A two person exhibition with Cait Oppermann and Yael Malka
July 14–16, 2014
Cait Oppermann’s recent drawings depict corporate and commercial logos and icons of industry executed not with the precision of a graphic designer, but with a loose and seemingly untrained hand. Her photographs depict scenes in America, which act as a gentle and quieter counter to the logos and direct references to American corporate culture in the drawings.
With this pairing she aims to show two sides of American daily life with somewhat contradictory approaches—corporate identity drawn haphazardly and the technical execution of photographs which depict the ethos of the American world without a trace of corporate affiliation.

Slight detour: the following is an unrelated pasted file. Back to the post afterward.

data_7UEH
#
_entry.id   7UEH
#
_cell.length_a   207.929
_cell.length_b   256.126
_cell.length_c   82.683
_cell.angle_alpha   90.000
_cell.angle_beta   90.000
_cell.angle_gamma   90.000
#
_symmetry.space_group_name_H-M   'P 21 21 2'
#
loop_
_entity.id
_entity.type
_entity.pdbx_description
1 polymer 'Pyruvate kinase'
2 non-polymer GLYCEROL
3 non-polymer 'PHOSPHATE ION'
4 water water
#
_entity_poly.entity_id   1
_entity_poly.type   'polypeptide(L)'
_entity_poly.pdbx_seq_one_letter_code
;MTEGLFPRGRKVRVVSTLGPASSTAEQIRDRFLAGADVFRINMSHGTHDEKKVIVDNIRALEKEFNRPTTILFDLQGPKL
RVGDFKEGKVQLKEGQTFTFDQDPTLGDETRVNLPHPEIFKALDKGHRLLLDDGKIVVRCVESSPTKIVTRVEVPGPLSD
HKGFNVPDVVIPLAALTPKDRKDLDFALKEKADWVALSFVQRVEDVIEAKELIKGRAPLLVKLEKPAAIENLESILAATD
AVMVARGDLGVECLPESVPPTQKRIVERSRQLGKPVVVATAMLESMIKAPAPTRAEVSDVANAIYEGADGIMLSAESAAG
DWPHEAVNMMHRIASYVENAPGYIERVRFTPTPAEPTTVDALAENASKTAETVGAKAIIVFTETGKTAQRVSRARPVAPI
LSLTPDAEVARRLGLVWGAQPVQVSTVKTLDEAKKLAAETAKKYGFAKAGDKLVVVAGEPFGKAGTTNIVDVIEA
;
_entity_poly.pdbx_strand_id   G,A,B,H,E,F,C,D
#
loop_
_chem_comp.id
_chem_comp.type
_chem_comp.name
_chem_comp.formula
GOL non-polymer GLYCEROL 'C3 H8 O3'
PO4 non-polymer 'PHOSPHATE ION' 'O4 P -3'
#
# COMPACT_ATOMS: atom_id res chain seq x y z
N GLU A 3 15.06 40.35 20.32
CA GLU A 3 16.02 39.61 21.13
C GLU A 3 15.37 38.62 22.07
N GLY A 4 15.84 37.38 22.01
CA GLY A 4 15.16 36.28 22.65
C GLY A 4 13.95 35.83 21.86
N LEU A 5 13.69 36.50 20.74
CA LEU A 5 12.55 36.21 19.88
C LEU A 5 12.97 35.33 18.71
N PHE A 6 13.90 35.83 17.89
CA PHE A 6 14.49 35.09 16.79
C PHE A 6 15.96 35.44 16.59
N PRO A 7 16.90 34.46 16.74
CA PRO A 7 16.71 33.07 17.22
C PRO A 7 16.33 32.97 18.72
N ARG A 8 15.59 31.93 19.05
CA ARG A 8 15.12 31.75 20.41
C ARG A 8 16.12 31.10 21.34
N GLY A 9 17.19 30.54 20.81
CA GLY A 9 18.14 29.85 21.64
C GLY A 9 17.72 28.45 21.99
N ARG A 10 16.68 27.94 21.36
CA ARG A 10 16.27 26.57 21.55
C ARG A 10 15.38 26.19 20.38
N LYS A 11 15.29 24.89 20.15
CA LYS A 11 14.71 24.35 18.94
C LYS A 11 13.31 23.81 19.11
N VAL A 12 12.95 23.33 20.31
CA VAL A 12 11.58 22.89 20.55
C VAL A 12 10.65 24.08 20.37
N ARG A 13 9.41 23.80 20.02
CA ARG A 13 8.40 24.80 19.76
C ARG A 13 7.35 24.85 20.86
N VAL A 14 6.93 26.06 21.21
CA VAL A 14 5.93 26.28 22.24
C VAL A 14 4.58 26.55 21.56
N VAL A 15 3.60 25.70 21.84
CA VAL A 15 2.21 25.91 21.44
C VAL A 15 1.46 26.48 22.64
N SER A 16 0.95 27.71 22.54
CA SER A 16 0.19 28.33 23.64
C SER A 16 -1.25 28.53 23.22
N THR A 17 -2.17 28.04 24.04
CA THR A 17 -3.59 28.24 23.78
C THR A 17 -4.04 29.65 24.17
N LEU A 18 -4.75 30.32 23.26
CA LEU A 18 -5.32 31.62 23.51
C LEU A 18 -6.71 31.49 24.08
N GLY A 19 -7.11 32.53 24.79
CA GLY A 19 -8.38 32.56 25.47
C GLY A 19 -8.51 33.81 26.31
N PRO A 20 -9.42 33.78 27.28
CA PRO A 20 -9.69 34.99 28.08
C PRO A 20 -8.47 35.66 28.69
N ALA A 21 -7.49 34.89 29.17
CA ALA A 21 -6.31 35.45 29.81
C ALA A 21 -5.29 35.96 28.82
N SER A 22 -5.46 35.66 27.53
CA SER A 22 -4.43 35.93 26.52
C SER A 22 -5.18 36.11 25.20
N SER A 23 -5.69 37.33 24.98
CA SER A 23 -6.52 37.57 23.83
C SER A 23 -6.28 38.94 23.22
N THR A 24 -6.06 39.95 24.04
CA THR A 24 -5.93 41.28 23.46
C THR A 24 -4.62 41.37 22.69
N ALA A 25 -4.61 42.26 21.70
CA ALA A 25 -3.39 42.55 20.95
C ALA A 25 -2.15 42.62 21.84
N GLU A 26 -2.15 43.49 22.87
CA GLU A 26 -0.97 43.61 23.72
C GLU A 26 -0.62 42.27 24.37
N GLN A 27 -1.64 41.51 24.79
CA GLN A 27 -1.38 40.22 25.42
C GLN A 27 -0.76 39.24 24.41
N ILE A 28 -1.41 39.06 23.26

Yael Malka's newest body of work removes the representational look of a still life and the cultural significance affiliated with those objects. Through arranging and rearranging, motion and layering of objects abstracts the image, rather than creating a precious view of those items.
Malka is interested in the erasure and addition of these objects. By solely relying on analog techniques, her process involves a great deal of chance. This work disrupts, blurs and disorients the subjects or materials she depicts.